Hector et Les Mediators released one 45 single and two EPs (the preferred medium in France at the time) in 1963, including covers of such rock ‘n roll standards as Peggy Sue, Whole Lotta Shaking Going On and Something Else alongside material written specifically for him, including the diabolically awful Hawkins rip-off Je Vous Déteste (I Hate You). During his wild stage show, when he wasn’t imitating Sutch (who would later be photographed with Hector, holding his famous fake axe to the Frenchman’s neck) he would take off other stars of the day… including the Singing Nun! Like Sutch he was publicity-hungry, even going so far as to try and fry an egg on the flame at the tomb of the Unknown Soldier.

After a heated disagreement with Philips over the reissue of a brace of his old 50s covers on a then-current EP he left the company, and Les Mediators - Marc Schleck (lead guitar), Serge Mosiniak (bass), Gilbert Krantz (rhythm guitar) and William ‘Atomic Bill’ Roudil (drums) - behind him. Hector continued as a solo act for a couple of years, issuing EPs in 1964 for Ducaret Thompson (via Pathé Marconi) - Alligator/Mon Copain Johny//La Femme De Ma Vie/Hong Kong - and Polydor (Abab L’Arab [a cover of the Ray Stevens/Jimmy Savile novelty hit Ahab the Arab]/Il Faut Seulement Une Petite Fille//Le Gamin Couché [a cover of the Monkees-related US hit The Gamma Goochee]/A La Fin De La Semelle [a dire French language version of Otis Redding’s I've Been Loving You Too Long]).

After recording an (unreleased) cover of Screamin’ Jay Hawkins’ The Whammy he left France in 1967 and moved to Canada, where he dabbled in artist management and rubbed shoulders with Tony Roman, the man behind Mme St Onge, before returning to Paris and re-emerging in 1970 as part of the trio Hector, Tom et Jerry with the one-off 45 Un P’tit Beaujolais/La Societie. Tom et Jerry had previously recorded as a duo for RCA.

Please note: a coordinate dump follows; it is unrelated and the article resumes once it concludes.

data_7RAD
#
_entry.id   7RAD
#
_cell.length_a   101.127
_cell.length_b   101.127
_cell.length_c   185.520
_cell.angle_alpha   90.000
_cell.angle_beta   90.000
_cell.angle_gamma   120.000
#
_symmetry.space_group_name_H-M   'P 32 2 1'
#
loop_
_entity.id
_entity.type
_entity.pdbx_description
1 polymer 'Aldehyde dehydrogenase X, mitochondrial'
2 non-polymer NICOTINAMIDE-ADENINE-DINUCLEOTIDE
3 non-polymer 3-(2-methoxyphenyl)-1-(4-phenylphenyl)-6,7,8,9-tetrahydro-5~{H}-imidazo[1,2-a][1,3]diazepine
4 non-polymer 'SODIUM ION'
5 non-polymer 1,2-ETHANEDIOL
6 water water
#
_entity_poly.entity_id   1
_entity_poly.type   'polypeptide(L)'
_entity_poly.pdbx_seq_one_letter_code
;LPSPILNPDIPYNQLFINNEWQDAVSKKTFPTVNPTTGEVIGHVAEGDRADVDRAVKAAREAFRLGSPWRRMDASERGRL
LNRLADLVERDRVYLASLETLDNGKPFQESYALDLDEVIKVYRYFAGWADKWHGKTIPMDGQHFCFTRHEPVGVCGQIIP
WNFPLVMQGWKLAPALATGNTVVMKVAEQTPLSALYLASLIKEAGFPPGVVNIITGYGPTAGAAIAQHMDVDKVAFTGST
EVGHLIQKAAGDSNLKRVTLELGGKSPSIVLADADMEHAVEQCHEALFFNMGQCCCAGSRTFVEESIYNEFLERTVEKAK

And that was that. No more releases. He became artistic director at Barclay Records and at Pathé Marconi before becoming an actor, appearing in Gomina (1973) and Marriage (The Wedding) (1975) with Jeane Manson. In 1983 Hector bought a packaging machine manufacturing plant in Seine-et-Marne, which he sold on four years later; the following year Philips issued Je Vous Déteste, a mini-album compilation of the six sides he recorded for the company. In more recent years he has made a living out of touring the French r’n’r revival scene.

Last year (2014) Hector resurfaced with several members of Les Mediators at the unveiling of a plaque to mark the Golf Drouot – a club where many of France’s top performers (including Hector et les Mediators) performed between 1955 and 1981.

Anyway, here’s a handful of Hector’s finest. Enjoy!

Friday, 18 September 2015

Jefferson, I Think We're Lost